Where to Shop
Quartier Industriel Sidi Ghanem 322, route de Safi. Marrakech (00 212 524 335 938; www.akkal.net). Committed shopaholics should take a ride out to the Quartier Industriel at Sidi Ghanem. This is the city's warehouse belt, home to several fine factory showrooms. Akkal does modern takes on classic Moroccan shapes in furniture and ceramics, but also sells linens, clothes and pick 'n' mix dinnerware in the most fantastic colours. Prices are half what you'd pay in Europe.
9-11 rue Mouassine, Bab Fteuh, Marrakech (00 212 524 441 076). Wealthy Marrakech socialites hoping to turn heads at the next soirée pay a visit to Beldi. A tiny kiosk of a boutique at the entrance to the souks, it is the display space for the work of brothers Toufik and Abdelhafid. Together they tailor seasonal men's and women's collections of Moroccan clothing in the most beautiful colours and fabrics, fashioned with flair and an eye to Western tastes. Beautiful handmade velvet coats lined with silk start from around Dhs1,700, men's shirts in fine linen start from about Dhs500.
1 Rue Ksour, off Rue Sidi El Yamani, Bab El Ksour, Marrakech (00 212 524 437 702; www.comptoirdarna.com). Florence Taranne's Kulchi boutique, near the Medina's Bab El Ksour gate, had its origins in her small shop in the courtyard garden of supper club Le Comptoir (see Nightlife). Her own-label clothing is light and playful, marrying trippy colours and patterning with Moroccan cuts and embroidery. Accessories include raffia shoes from Essaouira, leather shopping bags with khamsa (hand) motifs and T-shirts by Hassan Hajjaj (as worn by staff at hip London restaurant Momo).
MINISTRO DEL GUSTO
Derb Azouz 22, el Mouassine, Marrakech (00 212 524 426 455; www.ministerodelgusto.com). This gallery is owned by fashion-editor-turned-furniture-designer Alessandra Lippini and her partner, Fabrizio Bizzarri. It has become a key shopping destination in Marrakech. Go for the gorgeous wooden furniture, bas-relief panels and local objets d'art. Lippini often works by special commission from interior designers. Appointments are preferred, but there is always someone there to open the door to a casual visitor.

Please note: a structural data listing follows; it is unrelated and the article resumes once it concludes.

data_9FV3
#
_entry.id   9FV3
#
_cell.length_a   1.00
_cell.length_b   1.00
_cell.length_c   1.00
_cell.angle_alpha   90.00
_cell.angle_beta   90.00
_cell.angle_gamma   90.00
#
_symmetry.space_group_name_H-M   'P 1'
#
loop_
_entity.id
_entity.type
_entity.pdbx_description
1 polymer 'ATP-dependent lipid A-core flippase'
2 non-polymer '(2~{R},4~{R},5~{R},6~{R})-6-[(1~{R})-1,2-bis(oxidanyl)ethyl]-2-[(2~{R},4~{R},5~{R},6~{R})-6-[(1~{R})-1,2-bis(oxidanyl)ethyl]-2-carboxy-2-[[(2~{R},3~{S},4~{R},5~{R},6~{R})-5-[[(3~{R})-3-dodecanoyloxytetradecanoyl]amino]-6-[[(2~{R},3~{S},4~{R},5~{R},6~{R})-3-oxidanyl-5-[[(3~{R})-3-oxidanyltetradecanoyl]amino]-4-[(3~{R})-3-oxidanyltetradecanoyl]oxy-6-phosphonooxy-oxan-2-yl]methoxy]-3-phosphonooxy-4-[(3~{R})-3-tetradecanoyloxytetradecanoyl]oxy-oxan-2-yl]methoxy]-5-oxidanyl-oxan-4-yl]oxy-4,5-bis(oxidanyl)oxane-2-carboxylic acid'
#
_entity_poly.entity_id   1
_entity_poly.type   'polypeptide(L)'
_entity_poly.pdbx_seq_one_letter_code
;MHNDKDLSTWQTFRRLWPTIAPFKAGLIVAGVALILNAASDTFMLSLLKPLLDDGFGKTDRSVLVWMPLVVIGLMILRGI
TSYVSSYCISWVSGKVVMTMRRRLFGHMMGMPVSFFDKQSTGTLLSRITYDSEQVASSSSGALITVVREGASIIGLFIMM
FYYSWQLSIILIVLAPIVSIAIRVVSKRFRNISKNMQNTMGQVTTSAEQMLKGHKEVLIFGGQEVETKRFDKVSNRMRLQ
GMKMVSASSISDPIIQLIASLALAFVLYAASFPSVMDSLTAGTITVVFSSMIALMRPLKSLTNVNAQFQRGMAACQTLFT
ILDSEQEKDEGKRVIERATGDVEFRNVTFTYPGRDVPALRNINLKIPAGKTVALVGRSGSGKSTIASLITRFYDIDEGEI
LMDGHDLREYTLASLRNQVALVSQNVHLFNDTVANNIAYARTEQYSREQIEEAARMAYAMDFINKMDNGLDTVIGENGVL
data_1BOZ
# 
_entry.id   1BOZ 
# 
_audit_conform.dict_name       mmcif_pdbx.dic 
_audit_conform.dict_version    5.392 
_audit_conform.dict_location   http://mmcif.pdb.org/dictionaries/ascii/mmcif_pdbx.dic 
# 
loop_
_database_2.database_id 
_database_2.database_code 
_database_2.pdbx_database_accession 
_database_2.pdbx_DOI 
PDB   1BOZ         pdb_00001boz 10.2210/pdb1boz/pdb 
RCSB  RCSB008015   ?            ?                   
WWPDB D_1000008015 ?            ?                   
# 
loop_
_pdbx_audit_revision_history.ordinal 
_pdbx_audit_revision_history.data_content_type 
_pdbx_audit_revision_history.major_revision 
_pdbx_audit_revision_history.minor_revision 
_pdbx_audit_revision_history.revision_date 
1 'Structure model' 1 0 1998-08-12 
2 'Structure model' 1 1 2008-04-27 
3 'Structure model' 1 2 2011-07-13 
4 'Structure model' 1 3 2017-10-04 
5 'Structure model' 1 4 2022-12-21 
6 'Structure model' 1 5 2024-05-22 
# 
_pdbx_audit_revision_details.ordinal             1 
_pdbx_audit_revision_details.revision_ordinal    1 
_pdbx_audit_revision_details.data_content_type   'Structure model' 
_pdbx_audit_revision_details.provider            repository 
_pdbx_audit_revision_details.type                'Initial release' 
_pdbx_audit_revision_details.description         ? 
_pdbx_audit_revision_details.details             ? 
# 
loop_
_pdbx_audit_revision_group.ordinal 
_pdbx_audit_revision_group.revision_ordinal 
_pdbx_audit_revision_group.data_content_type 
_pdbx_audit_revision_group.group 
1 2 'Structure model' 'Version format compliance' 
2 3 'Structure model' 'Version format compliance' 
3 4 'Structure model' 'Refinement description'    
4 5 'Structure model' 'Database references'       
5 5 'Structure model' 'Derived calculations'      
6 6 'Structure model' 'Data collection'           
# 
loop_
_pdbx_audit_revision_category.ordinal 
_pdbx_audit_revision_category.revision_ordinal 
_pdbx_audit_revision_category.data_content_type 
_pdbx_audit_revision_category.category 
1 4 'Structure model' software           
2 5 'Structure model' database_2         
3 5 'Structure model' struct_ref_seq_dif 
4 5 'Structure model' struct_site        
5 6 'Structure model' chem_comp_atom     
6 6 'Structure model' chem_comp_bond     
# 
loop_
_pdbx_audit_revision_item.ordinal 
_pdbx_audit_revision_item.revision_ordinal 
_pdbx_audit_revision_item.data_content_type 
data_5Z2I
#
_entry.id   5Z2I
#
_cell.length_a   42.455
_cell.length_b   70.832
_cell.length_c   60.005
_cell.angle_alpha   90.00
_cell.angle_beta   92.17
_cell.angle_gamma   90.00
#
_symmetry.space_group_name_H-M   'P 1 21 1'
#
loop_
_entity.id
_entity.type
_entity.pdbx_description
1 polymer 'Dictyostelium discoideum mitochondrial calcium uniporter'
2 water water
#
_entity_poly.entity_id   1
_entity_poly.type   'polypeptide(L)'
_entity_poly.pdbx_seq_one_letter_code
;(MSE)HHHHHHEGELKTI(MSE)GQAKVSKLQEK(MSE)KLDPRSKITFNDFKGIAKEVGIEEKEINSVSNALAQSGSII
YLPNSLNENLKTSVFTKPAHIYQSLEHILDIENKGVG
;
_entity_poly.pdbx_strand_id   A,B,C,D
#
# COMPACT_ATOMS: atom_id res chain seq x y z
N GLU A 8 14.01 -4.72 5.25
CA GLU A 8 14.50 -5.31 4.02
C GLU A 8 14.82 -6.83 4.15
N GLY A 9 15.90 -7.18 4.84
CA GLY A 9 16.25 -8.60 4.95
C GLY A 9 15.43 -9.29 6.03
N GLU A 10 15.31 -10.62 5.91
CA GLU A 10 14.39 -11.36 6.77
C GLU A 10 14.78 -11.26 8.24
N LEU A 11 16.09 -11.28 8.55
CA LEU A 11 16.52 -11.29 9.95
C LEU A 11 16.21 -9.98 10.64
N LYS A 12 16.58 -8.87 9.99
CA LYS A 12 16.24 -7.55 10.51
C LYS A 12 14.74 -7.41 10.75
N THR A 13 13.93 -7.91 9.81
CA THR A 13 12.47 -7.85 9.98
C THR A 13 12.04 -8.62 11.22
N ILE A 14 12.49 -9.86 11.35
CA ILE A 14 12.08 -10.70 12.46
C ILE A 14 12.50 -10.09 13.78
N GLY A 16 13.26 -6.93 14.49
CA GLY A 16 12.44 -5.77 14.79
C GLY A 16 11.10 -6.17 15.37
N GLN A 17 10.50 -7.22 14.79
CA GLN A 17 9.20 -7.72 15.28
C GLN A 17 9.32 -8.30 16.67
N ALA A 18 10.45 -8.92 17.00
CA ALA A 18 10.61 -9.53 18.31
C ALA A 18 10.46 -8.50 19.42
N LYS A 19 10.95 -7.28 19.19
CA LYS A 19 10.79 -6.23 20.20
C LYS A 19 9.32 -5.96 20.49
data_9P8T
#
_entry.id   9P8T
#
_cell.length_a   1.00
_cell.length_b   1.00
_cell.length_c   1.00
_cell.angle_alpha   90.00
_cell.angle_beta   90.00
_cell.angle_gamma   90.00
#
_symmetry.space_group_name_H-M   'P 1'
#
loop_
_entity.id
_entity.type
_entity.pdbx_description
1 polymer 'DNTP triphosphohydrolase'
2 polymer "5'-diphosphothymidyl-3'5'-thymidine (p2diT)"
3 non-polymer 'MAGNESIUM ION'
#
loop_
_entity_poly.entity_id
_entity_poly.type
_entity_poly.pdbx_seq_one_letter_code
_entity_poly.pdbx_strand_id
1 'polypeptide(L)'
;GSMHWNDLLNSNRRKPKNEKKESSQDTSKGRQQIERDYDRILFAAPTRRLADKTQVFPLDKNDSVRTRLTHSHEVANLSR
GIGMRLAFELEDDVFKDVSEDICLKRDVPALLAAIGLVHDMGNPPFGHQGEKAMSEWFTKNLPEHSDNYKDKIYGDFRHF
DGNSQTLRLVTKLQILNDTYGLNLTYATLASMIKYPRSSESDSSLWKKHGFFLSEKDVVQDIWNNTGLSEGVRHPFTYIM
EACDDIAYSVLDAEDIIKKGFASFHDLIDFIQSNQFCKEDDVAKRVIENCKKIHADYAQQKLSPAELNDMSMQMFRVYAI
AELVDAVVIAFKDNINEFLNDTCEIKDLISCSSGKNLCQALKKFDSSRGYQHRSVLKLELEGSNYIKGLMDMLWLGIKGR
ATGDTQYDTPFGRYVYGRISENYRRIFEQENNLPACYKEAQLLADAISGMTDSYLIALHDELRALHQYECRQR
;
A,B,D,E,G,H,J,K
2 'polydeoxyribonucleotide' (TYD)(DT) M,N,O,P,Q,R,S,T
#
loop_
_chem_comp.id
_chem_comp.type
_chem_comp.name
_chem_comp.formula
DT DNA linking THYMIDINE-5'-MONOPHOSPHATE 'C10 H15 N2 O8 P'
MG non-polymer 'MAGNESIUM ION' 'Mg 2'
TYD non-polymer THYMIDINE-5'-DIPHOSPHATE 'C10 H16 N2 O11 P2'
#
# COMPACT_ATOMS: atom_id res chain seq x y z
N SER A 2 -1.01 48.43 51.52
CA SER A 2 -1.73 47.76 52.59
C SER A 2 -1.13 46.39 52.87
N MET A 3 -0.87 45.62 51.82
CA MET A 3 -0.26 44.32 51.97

142-144 Bab Doukkala, Marrakech (00 212 524 385 240). It's a lazy cliché but no description better fits Mustapha Blaoui than 'an Aladdin's cave'. Hidden behind blank-faced double doors, it's a warehouse piled with floor-to-ceiling irresistibles from candlesticks and lanterns to pots and bowls and tables and chairs. There's enough ornamentation and inspiration here to furnish a whole series of Changing Rooms. The helpful staff will happily organise shipping overseas.
Riad Zitoun Jdid 23, Derb Zanda Daika, Marrakech (00 212 524 385 272; www.tamsna.com). Riad Tamsna houses a gallery, as well as an emporium selling all sorts of homewares, from bed and bath products to local delicacies and pots of preserves. There is also a restaurant specialising in a Moroccan fusion of Indian, French and Lebanese cuisine.
At the heart of Marrakech, filling the alleys north of the central square, are the souks, mile after constricted mile of tiny, closet-sized emporia. The sheer number of shops is overwhelming - 100 of them in 100 metres - although many seem compelled to offer exactly the same non-essential wares, particularly babouches (canary-yellow slippers, from Dhs30), jellabas (embroidered gowns, from Dhs100) and etched brass platters the size of manhole covers. Every section of the souk has its own speciality, with alleys devoted to everything from spices and ironwork to the ingredients necessary for casting magic spells.
Areas worth seeking out include the Criée Berbère, a knot of dimly lit, roofed passageways that was once a slave market but is now the centre of the carpet trade, and the Kissaria, a ladder of arrow-straight, shoulder-width alleys lined with stallholders specialising in cotton, clothing, kaftans and blankets. The most photogenic is the Souk des Teinturiers, or dyers' souk, rendered dazzling by drying sheaves of coloured wool. The shops nearby major in pottery, lanterns and assorted pieces of metalwork. Souks are generally open daily 9am-7pm and closed Friday mornings. Hotels all but push guides on clients, warning of the dangers of unaccompanied forays into the souks; but you don't really need them. It's almost impossible to get lost: the myriad alleys may be winding but the Medina is not that big and you only need ask a local for help to be set back on the right track. And as for guides securing cheaper prices when haggling, forget it - any savings made are more than gobbled up by